Canada in the Second World War


William Taylor

William (Bill) TAYLOR
William (Bill) Taylor born in London, England, in 1922, died on November 13, 2018. Driver/mechanic in the Royal Engineers.

William Taylor, known as Bill or ‘Tea Pot’ for was always making a brew, was born in the East End of London in 1922.

When war came he waited for his call-up in May 1942. Initially he had wanted to be an RAF gunner but his math skills were not up to par so that was a non starter.  He was assessed and someone decided that the Royal Engineers was the place for him. Training, training, training was the order of the day for the next 18 months with 174 Field and Parks Company as a driver/mechanic; in fact, driving the HQ section mobile workshop. Due to an earlier injury (a broken foot) from a kick back when attempting to start a motorcycle he was excused most drill.

But it was not all training once it got to 1943. Whilst based at Aldershot, his company was responsible for building an exact replica of a section of the Atlantic Wall that the Organisation Todt was busy building to the same specification across the other side of the channel. He recalled he’d never seen so much concrete used in one place. This wall was then used by various items of Hobart’s Funnies, including the Double Onion, to test their effectiveness, and possible need for modification, prior the assault on Europe that was still in the planning stages.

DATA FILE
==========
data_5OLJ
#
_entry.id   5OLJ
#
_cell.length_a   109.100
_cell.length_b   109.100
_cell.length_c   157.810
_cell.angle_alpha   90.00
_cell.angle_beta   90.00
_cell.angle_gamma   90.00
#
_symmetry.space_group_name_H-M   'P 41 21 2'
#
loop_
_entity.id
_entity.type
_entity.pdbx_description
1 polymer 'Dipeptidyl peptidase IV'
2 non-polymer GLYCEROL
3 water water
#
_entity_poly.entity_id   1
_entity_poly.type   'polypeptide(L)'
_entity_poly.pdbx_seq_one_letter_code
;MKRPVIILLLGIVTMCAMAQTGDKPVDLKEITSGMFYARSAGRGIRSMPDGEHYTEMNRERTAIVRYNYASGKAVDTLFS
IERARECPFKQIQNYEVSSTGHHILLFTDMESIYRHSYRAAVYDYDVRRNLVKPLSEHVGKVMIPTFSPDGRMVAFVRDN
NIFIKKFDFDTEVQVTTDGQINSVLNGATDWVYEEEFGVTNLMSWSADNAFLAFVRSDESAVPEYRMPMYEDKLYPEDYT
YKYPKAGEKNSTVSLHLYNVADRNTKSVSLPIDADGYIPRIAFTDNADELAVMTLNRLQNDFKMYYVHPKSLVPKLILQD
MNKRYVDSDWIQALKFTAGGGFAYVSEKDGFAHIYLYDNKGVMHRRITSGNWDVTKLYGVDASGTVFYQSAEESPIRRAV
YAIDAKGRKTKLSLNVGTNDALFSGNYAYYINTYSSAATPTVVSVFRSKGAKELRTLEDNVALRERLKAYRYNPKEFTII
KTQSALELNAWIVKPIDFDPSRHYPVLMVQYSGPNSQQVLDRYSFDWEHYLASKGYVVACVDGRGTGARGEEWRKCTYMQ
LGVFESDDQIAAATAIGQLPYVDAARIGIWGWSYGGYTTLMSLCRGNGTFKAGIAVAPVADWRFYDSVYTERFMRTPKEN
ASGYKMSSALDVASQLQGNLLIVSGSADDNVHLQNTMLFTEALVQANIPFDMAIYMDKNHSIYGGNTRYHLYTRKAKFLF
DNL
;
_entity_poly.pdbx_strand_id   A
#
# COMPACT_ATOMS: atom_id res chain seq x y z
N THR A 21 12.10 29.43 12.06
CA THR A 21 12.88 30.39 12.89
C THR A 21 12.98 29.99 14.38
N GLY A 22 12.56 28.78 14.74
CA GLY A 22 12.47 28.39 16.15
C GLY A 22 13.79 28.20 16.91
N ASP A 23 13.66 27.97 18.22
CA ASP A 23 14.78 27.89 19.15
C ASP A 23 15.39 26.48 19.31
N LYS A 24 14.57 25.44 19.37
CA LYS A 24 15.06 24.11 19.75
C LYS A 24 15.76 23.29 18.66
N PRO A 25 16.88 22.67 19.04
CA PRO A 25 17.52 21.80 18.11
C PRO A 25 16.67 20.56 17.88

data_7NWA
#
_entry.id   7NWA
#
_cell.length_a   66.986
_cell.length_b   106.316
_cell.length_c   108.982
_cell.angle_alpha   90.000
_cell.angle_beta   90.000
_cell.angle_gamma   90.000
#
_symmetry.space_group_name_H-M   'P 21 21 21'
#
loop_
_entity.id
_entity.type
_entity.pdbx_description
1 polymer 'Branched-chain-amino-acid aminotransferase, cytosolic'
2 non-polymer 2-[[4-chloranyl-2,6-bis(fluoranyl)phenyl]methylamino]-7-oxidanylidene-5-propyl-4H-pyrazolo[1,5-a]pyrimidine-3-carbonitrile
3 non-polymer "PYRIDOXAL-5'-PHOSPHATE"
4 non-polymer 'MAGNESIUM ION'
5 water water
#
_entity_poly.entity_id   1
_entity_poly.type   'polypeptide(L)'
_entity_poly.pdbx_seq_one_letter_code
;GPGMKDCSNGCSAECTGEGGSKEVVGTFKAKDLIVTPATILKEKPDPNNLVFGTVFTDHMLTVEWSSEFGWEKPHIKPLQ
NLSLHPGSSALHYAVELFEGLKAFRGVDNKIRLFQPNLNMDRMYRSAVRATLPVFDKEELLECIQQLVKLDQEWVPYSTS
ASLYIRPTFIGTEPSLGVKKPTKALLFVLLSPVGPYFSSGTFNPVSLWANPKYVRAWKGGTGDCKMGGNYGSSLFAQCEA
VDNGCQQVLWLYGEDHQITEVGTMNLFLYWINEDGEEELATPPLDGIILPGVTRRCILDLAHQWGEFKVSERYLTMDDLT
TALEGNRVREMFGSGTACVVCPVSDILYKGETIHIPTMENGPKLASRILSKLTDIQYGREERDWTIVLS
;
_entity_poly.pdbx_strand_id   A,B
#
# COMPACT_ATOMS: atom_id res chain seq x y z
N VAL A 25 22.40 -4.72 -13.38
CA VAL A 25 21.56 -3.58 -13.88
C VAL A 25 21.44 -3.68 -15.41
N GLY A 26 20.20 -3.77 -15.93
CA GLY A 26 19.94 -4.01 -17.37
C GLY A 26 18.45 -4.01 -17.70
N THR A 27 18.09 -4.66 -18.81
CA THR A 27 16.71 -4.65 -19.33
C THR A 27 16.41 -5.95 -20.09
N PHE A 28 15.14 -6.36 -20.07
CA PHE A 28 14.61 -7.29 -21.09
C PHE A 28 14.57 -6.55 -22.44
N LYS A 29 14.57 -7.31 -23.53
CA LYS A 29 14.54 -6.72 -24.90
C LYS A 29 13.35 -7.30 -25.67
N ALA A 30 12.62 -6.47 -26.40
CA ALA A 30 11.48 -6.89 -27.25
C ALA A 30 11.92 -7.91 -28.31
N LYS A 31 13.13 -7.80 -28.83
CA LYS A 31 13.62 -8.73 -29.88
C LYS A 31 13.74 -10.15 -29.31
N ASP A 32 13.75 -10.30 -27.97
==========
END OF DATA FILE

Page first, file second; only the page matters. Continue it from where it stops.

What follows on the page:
Just before D-Day Bill was transferred to 120 Road Construction Company, in the same role.

He was luckier, following the Canadians in on Juno Beach and landing at Bernières-sur-Mer.  His rendezvous point was a farmhouse some 300 metres inland and whilst waiting quietly in the farmyard for their next orders they heard a motorcycle speeding down the road. When it got to the farm gate it suddenly stopped and moments later the shout went up – “Bill, you’re wanted”.  As an RE trained motor mechanic he soon had the machine running again and the dispatch rider was on his way. No one knows the importance of the messages he was carrying but with Bill’s help he got through.

Whilst his company were soon busy opening up transport links inland from the beachhead, particularly a by-pass for Crepon that exists to this day, his section was established at Le Manoir in Douvres-la-Delivrande which became their billet and company HQ. His company befriended a neighbouring family, the Measuriers and managed to help the youngsters out with the occasional handout of food, for which they were most grateful. The 120 stayed there until moving up to Caen in August, then to the Dutch border and eventually into Germany, ending up at Paderborn.

He decided in 1992 that he would return to Normandy for the D-Day commemorations for those of his uniformed colleagues who did not make it; he subsequently returned every year.

Bill passed away peacefully in his sleep on November 13, 2018, aged 96.